Meanwhile, the Biden fiscal 2022 NNSA budget also provides funds for upgrading warheads for the Air Force’s new, nuclear long-range, stand-off air-launched cruise missile (W80-4); the Navy’s Trident D5 SLBM (W88); the Air Force’s new Ground Based Strategic Deterrent missile (W87-1), and the Navy’s new SLBM (W93) for the new Columbia strategic submarine. There is also money for testing the newly refurbished warheads for currently deployed SLBMs (the W76); production of the B61-12; pre-production of the refurbished warhead in the Minuteman III (W78).
The Defense Department is doing its share in the nuclear field. Biden’s fiscal 2022 Pentagon budget has $27.7 billion for modernization of the land, sea and air systems that will deliver nuclear weapons. There is $5 billion for the new Columbia submarines; $3 billion for the B-21 long-range strike bomber, $2.6 billion for the new Ground Based Strategic Deterrent ICBM, and $609 million for the long-range, stand-off air-launched cruise missile.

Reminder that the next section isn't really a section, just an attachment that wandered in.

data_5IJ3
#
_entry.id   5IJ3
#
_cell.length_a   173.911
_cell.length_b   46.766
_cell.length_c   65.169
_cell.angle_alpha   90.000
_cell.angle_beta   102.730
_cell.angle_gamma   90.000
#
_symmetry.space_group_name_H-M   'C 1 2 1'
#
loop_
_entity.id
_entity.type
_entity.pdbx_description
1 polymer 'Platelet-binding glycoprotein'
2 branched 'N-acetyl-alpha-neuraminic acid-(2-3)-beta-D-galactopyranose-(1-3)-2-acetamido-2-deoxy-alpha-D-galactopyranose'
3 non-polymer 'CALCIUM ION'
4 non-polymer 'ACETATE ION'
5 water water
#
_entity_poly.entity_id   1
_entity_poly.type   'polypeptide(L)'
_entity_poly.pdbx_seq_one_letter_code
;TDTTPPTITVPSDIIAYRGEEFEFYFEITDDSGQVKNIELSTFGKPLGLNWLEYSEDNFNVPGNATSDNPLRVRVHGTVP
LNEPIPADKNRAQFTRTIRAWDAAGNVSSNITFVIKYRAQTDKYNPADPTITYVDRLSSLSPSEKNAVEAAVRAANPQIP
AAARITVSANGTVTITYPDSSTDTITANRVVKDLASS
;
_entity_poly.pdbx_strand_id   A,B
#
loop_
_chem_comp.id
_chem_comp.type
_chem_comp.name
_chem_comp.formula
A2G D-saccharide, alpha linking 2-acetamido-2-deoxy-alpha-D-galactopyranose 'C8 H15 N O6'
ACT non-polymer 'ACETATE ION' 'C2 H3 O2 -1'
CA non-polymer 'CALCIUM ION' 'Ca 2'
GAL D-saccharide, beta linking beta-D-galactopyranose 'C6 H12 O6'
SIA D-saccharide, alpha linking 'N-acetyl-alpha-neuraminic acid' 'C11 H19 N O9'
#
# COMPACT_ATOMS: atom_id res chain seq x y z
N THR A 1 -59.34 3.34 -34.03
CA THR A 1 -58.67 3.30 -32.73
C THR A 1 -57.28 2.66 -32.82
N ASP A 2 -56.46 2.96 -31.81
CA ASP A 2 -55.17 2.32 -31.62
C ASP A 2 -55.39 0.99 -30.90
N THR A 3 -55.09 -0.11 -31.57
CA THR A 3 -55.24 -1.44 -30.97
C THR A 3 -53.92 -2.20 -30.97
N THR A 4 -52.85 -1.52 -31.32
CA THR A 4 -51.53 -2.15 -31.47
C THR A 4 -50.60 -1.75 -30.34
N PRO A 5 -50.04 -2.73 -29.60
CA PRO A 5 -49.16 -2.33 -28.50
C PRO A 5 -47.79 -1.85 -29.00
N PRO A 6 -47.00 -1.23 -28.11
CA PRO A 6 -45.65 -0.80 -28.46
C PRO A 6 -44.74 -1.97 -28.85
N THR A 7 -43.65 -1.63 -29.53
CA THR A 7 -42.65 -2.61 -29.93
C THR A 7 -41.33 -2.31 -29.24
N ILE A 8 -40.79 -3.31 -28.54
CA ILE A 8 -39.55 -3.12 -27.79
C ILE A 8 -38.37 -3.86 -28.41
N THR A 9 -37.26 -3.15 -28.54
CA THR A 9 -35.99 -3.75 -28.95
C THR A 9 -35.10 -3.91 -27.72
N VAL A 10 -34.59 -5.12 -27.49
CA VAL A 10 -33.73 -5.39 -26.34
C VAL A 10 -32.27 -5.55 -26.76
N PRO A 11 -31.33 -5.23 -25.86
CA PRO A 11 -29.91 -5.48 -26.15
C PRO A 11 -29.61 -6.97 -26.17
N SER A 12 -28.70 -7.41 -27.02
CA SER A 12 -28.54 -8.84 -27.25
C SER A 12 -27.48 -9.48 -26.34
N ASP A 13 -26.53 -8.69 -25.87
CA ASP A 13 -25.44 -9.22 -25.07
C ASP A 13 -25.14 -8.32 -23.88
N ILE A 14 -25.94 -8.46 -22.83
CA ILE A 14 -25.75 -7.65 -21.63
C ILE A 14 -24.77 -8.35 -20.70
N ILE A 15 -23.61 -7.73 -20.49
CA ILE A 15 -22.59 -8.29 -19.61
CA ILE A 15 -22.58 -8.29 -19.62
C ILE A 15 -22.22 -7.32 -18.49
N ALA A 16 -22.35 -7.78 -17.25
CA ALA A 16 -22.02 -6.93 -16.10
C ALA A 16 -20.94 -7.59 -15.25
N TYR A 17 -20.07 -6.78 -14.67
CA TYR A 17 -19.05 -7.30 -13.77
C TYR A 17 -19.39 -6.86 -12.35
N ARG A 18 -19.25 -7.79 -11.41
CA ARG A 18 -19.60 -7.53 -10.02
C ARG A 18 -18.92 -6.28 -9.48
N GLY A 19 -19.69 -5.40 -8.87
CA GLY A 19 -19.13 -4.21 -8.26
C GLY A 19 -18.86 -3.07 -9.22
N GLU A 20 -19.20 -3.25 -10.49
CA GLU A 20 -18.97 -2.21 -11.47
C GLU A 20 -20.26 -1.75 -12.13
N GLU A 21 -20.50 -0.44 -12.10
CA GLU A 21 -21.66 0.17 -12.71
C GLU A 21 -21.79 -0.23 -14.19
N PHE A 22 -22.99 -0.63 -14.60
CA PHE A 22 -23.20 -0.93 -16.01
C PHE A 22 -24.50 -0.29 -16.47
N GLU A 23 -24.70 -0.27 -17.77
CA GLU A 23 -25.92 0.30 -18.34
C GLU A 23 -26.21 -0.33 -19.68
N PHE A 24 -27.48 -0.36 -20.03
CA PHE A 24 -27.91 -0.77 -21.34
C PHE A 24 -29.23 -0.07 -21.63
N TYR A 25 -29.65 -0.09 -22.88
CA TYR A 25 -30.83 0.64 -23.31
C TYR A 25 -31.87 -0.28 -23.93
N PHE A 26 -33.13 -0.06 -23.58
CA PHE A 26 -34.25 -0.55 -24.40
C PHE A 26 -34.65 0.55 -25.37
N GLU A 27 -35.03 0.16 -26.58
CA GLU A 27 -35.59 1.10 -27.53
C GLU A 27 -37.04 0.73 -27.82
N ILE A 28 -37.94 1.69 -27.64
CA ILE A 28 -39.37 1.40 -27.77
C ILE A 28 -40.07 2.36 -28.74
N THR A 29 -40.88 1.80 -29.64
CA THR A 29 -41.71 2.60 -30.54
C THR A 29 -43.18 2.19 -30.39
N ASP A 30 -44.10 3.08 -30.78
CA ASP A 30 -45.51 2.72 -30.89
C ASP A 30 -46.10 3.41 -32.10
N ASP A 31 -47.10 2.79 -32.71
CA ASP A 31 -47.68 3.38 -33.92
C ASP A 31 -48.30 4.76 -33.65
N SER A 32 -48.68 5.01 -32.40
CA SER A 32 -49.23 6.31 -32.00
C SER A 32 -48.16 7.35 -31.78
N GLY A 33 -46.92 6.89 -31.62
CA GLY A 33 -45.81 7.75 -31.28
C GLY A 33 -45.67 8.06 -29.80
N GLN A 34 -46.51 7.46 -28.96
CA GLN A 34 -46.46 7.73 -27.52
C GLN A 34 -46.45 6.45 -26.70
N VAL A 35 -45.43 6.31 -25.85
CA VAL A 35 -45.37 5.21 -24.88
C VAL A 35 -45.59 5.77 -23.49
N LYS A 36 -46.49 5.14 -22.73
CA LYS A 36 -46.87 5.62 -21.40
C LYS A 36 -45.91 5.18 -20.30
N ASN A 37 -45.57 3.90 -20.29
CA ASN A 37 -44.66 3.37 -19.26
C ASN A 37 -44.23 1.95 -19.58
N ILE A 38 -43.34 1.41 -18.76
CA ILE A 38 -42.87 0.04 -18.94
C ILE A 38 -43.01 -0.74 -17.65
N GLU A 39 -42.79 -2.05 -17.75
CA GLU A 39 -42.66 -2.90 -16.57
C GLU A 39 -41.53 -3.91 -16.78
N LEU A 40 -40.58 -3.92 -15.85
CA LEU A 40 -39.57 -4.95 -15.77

The Obama 2010 Nuclear Posture Review has as one of its main objectives, “Reducing the role of U.S. nuclear weapons in U.S. national security strategy.” The Biden fiscal 2022 budget proposal for NNSA does not do that.
The Biden Nuclear Posture Review should take another look, particularly in a world where cyber and space are becoming more dominant as war fighting domains.
Have an expert-opinion to share? Drop us a note at [email protected]
Read more expert-driven national security insights, perspective and analysis in The Cipher Brief